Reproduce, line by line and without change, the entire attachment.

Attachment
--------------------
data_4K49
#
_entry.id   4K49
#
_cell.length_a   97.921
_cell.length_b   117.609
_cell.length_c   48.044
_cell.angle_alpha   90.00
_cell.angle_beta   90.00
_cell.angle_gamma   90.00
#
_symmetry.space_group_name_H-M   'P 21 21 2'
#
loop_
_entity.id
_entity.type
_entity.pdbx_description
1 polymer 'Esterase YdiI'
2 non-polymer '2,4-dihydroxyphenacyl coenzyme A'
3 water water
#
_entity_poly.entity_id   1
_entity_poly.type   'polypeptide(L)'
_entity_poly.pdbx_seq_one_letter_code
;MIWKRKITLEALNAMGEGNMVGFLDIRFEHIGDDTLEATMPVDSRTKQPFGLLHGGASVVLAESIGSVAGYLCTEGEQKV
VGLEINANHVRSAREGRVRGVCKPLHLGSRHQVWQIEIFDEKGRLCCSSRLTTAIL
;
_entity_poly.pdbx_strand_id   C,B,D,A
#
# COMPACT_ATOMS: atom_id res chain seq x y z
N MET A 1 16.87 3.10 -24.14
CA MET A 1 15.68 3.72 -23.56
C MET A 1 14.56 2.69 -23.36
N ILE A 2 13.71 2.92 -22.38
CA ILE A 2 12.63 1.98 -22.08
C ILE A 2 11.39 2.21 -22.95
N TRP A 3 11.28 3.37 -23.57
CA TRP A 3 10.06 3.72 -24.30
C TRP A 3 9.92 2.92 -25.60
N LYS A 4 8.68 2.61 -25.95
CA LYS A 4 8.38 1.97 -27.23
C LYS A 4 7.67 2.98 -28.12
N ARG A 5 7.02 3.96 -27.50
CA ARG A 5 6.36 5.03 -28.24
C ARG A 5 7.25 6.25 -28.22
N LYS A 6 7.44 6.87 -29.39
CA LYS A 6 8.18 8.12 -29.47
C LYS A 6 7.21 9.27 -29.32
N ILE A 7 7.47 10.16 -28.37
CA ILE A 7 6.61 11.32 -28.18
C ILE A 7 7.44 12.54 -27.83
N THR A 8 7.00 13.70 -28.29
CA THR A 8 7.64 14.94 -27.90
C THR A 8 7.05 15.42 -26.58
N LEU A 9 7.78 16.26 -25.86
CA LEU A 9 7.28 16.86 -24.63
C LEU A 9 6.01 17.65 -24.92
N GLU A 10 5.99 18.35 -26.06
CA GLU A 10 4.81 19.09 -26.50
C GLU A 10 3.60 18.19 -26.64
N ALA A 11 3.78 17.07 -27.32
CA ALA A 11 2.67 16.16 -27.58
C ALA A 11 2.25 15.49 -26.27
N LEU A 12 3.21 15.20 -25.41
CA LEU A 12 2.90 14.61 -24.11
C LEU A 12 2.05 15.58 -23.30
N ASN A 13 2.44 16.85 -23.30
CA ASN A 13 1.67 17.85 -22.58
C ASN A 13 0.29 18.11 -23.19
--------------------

data_4K49
#
_entry.id   4K49
#
_cell.length_a   97.921
_cell.length_b   117.609
_cell.length_c   48.044
_cell.angle_alpha   90.00
_cell.angle_beta   90.00
_cell.angle_gamma   90.00
#
_symmetry.space_group_name_H-M   'P 21 21 2'
#
loop_
_entity.id
_entity.type
_entity.pdbx_description
1 polymer 'Esterase YdiI'
2 non-polymer '2,4-dihydroxyphenacyl coenzyme A'
3 water water
#
_entity_poly.entity_id   1
_entity_poly.type   'polypeptide(L)'
_entity_poly.pdbx_seq_one_letter_code
;MIWKRKITLEALNAMGEGNMVGFLDIRFEHIGDDTLEATMPVDSRTKQPFGLLHGGASVVLAESIGSVAGYLCTEGEQKV
VGLEINANHVRSAREGRVRGVCKPLHLGSRHQVWQIEIFDEKGRLCCSSRLTTAIL
;
_entity_poly.pdbx_strand_id   C,B,D,A
#
# COMPACT_ATOMS: atom_id res chain seq x y z
N MET A 1 16.87 3.10 -24.14
CA MET A 1 15.68 3.72 -23.56
C MET A 1 14.56 2.69 -23.36
N ILE A 2 13.71 2.92 -22.38
CA ILE A 2 12.63 1.98 -22.08
C ILE A 2 11.39 2.21 -22.95
N TRP A 3 11.28 3.37 -23.57
CA TRP A 3 10.06 3.72 -24.30
C TRP A 3 9.92 2.92 -25.60
N LYS A 4 8.68 2.61 -25.95
CA LYS A 4 8.38 1.97 -27.23
C LYS A 4 7.67 2.98 -28.12
N ARG A 5 7.02 3.96 -27.50
CA ARG A 5 6.36 5.03 -28.24
C ARG A 5 7.25 6.25 -28.22
N LYS A 6 7.44 6.87 -29.39
CA LYS A 6 8.18 8.12 -29.47
C LYS A 6 7.21 9.27 -29.32
N ILE A 7 7.47 10.16 -28.37
CA ILE A 7 6.61 11.32 -28.18
C ILE A 7 7.44 12.54 -27.83
N THR A 8 7.00 13.70 -28.29
CA THR A 8 7.64 14.94 -27.90
C THR A 8 7.05 15.42 -26.58
N LEU A 9 7.78 16.26 -25.86
CA LEU A 9 7.28 16.86 -24.63
C LEU A 9 6.01 17.65 -24.92
N GLU A 10 5.99 18.35 -26.06
CA GLU A 10 4.81 19.09 -26.50
C GLU A 10 3.60 18.19 -26.64
N ALA A 11 3.78 17.07 -27.32
CA ALA A 11 2.67 16.16 -27.58
C ALA A 11 2.25 15.49 -26.27
N LEU A 12 3.21 15.20 -25.41
CA LEU A 12 2.90 14.61 -24.11
C LEU A 12 2.05 15.58 -23.30
N ASN A 13 2.44 16.85 -23.30
CA ASN A 13 1.67 17.85 -22.58
C ASN A 13 0.29 18.11 -23.19